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rosin tech without parchment paper

How to make rosin

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Contents

  1. Steps for making rosin
  2. What’s a “good” yield?
  3. How do the pros press rosin?

If you’re unfamiliar with the rosin making process, get ready for a cannabis DIY experience that could change your consumption life forever. Rosin is a concentrate made by exposing cannabis to heat and pressure in order to force out the terpenes and cannabinoids found in the plant’s trichome glands. Rosin can be made out of flower, dry sift (kief), or subpar hash with a few tools you likely have around the house.

Rosin is a concentrate made by exposing cannabis to heat and pressure in order to force out the terpenes and cannabinoids found in the plant’s trichome glands. Photo by: Gina Coleman/Weedmaps

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Since rosin is created without the use of solvents, which can alter the flavor and resulting product, it’s preferred by consumers who don’t want any chance of having residual, man-made chemicals in their concentrates.

This extraction technique has been used by other industries for thousands of years. Imagine squeezing the oil out of an olive or the juice from a grape. The rosin process literally presses the starting material until it produces a potent, solventless concentrate. It can even turn hash that just won’t melt into a dabbable product.

Rosin technology has been around for decades, but it didn’t really take off until Phil “Soilgrown” Salazar (@soilgrown_solventless) began sharing photos of his rosin experiments on social media and discussing his techniques with the cannabis community. While Salazar didn’t invent the process, he did play a huge role in creating the hype that has spurred many solventless enthusiasts to begin experimenting on their own.

A post shared by Soilgrown Solventless (@soilgrown_solventless) on Nov 15, 2015 at 10:11am PST

Ready to join the fun? Before you make your first batch of rosin, you’ll need a hair straightener, parchment paper, cannabis, a rosin bag (optional), heat-resistant gloves (optional, but recommended) and a dabber to collect the rosin when you’re done.

A hair straightener with 2-inch plates and customizable temperature controls work best, but the process will still work with a straightener that has low, medium, and high settings. It may just take a little more trial and error.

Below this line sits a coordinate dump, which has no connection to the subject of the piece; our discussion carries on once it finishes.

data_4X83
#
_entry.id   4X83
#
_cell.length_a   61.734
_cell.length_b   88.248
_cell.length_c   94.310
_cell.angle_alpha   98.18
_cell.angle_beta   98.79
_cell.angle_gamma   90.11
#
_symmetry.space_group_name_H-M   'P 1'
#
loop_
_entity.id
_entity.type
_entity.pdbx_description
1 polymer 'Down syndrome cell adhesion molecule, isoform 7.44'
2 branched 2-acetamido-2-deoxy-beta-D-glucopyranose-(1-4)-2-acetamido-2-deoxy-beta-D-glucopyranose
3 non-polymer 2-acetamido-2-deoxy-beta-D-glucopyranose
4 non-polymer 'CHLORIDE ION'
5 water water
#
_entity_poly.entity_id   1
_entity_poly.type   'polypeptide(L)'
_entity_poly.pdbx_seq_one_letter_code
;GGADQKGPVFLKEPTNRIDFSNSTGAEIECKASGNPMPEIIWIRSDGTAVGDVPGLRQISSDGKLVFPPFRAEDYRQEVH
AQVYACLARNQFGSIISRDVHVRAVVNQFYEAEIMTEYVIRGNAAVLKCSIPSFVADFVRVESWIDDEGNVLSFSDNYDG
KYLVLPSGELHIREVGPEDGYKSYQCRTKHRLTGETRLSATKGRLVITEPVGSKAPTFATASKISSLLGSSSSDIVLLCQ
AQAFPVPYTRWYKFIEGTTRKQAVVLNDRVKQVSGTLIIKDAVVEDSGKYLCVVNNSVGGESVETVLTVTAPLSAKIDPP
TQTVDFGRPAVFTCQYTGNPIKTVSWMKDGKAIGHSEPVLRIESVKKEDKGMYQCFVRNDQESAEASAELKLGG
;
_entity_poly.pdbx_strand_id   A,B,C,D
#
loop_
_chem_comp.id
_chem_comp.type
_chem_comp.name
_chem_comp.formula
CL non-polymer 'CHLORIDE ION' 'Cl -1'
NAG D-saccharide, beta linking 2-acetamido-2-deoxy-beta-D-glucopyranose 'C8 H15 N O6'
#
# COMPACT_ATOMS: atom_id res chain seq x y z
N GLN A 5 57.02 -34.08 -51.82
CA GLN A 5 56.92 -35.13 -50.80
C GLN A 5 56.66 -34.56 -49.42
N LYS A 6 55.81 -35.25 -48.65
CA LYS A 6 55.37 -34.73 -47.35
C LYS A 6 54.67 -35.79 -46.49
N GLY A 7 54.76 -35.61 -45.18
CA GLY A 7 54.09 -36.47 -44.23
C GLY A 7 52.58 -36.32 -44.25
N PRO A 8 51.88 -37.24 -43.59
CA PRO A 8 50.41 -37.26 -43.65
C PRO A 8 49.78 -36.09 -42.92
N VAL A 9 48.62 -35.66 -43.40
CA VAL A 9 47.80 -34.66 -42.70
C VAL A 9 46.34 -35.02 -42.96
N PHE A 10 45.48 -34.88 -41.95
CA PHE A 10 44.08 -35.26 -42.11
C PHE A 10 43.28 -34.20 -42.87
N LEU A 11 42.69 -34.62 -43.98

Temperature plays a big role in determining the quality and overall yield and the ideal temperature is heavily dependent on the chemical makeup of the cannabis used. If your flower, dry sift, or hash is terpene-rich, a lower temperature is needed. This is because the terpenes squeezed out of the trichome glands during the initial press act as a natural solvent to facilitate the rosin process. With fewer terpenes to play that role, you’ll need more pressure and heat to coax the cannabinoids out of the glands.

As a general rule of thumb, temperatures between 250-300 degrees Fahrenheit, or 121-149 degrees Celsius, will yield a more stable product, like shatter. Temperatures between 300-335 degrees Fahrenheit, or 149-168 degrees Celsius, tend to result in a sappier texture.

You can make rosin by pressing a cured nug, dry sift, or hash directly between two pieces of parchment paper and apply heat using a hair straightener. Photo by: Gina Coleman/Weedmaps

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You can make rosin by pressing a cured, gently broken down nug directly between two pieces of parchment paper, or by placing dry sift or hash into a rosin screen or mesh bag and placing the bag in between the parchment paper. While typically used by more experienced rosin makers, these screens and bags are used to filter out plant particulates that can make their way into your finished product. The smaller the screen size, the more particulates it will hold back, but it will also restrict the flow of your rosin and possibly reduce your overall yield.